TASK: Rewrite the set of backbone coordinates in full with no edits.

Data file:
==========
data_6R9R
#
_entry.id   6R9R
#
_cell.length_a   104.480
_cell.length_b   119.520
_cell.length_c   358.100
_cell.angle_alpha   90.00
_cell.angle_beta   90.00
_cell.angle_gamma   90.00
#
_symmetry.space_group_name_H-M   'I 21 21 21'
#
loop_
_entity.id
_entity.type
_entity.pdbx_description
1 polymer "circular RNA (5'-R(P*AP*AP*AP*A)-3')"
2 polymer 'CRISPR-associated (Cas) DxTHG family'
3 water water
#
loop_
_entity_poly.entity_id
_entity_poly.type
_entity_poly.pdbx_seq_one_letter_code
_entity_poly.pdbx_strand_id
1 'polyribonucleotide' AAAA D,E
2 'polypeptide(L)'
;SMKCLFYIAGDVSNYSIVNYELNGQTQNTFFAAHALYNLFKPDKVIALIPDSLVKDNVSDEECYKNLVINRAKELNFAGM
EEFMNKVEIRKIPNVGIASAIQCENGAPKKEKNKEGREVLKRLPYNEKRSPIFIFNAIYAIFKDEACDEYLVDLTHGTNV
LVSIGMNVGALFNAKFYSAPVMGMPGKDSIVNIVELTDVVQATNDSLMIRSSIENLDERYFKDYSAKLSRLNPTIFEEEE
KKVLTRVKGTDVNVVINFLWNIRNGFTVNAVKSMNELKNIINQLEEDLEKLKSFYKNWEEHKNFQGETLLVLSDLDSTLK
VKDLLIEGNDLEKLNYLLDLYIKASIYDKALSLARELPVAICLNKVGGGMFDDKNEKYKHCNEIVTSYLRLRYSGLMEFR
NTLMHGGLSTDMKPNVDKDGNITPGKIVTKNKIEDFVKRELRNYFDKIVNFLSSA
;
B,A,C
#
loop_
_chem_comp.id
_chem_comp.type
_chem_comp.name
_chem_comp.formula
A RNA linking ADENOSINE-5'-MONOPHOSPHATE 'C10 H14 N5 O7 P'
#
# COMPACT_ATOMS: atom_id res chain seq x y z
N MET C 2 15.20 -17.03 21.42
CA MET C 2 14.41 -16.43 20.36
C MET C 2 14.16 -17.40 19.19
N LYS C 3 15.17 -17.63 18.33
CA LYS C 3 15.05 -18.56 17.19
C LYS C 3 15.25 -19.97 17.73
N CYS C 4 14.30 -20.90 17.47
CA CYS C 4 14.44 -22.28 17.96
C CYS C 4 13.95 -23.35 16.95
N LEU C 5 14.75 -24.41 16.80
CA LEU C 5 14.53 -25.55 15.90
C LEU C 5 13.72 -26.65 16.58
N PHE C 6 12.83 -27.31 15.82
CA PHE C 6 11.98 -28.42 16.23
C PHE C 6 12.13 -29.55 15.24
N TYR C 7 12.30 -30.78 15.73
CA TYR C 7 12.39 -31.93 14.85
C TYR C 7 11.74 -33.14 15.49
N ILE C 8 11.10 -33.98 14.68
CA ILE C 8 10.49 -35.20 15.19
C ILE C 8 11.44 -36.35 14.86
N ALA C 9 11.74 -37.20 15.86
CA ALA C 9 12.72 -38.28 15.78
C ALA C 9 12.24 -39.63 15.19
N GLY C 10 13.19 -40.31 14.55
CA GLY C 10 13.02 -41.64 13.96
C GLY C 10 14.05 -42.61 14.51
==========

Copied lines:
data_6R9R
#
_entry.id   6R9R
#
_cell.length_a   104.480
_cell.length_b   119.520
_cell.length_c   358.100
_cell.angle_alpha   90.00
_cell.angle_beta   90.00
_cell.angle_gamma   90.00
#
_symmetry.space_group_name_H-M   'I 21 21 21'
#
loop_
_entity.id
_entity.type
_entity.pdbx_description
1 polymer "circular RNA (5'-R(P*AP*AP*AP*A)-3')"
2 polymer 'CRISPR-associated (Cas) DxTHG family'
3 water water
#
loop_
_entity_poly.entity_id
_entity_poly.type
_entity_poly.pdbx_seq_one_letter_code
_entity_poly.pdbx_strand_id
1 'polyribonucleotide' AAAA D,E
2 'polypeptide(L)'
;SMKCLFYIAGDVSNYSIVNYELNGQTQNTFFAAHALYNLFKPDKVIALIPDSLVKDNVSDEECYKNLVINRAKELNFAGM
EEFMNKVEIRKIPNVGIASAIQCENGAPKKEKNKEGREVLKRLPYNEKRSPIFIFNAIYAIFKDEACDEYLVDLTHGTNV
LVSIGMNVGALFNAKFYSAPVMGMPGKDSIVNIVELTDVVQATNDSLMIRSSIENLDERYFKDYSAKLSRLNPTIFEEEE
KKVLTRVKGTDVNVVINFLWNIRNGFTVNAVKSMNELKNIINQLEEDLEKLKSFYKNWEEHKNFQGETLLVLSDLDSTLK
VKDLLIEGNDLEKLNYLLDLYIKASIYDKALSLARELPVAICLNKVGGGMFDDKNEKYKHCNEIVTSYLRLRYSGLMEFR
NTLMHGGLSTDMKPNVDKDGNITPGKIVTKNKIEDFVKRELRNYFDKIVNFLSSA
;
B,A,C
#
loop_
_chem_comp.id
_chem_comp.type
_chem_comp.name
_chem_comp.formula
A RNA linking ADENOSINE-5'-MONOPHOSPHATE 'C10 H14 N5 O7 P'
#
# COMPACT_ATOMS: atom_id res chain seq x y z
N MET C 2 15.20 -17.03 21.42
CA MET C 2 14.41 -16.43 20.36
C MET C 2 14.16 -17.40 19.19
N LYS C 3 15.17 -17.63 18.33
CA LYS C 3 15.05 -18.56 17.19
C LYS C 3 15.25 -19.97 17.73
N CYS C 4 14.30 -20.90 17.47
CA CYS C 4 14.44 -22.28 17.96
C CYS C 4 13.95 -23.35 16.95
N LEU C 5 14.75 -24.41 16.80
CA LEU C 5 14.53 -25.55 15.90
C LEU C 5 13.72 -26.65 16.58
N PHE C 6 12.83 -27.31 15.82
CA PHE C 6 11.98 -28.42 16.23
C PHE C 6 12.13 -29.55 15.24
N TYR C 7 12.30 -30.78 15.73
CA TYR C 7 12.39 -31.93 14.85
C TYR C 7 11.74 -33.14 15.49
N ILE C 8 11.10 -33.98 14.68
CA ILE C 8 10.49 -35.20 15.19
C ILE C 8 11.44 -36.35 14.86
N ALA C 9 11.74 -37.20 15.86
CA ALA C 9 12.72 -38.28 15.78
C ALA C 9 12.24 -39.63 15.19
N GLY C 10 13.19 -40.31 14.55
CA GLY C 10 13.02 -41.64 13.96
C GLY C 10 14.05 -42.61 14.51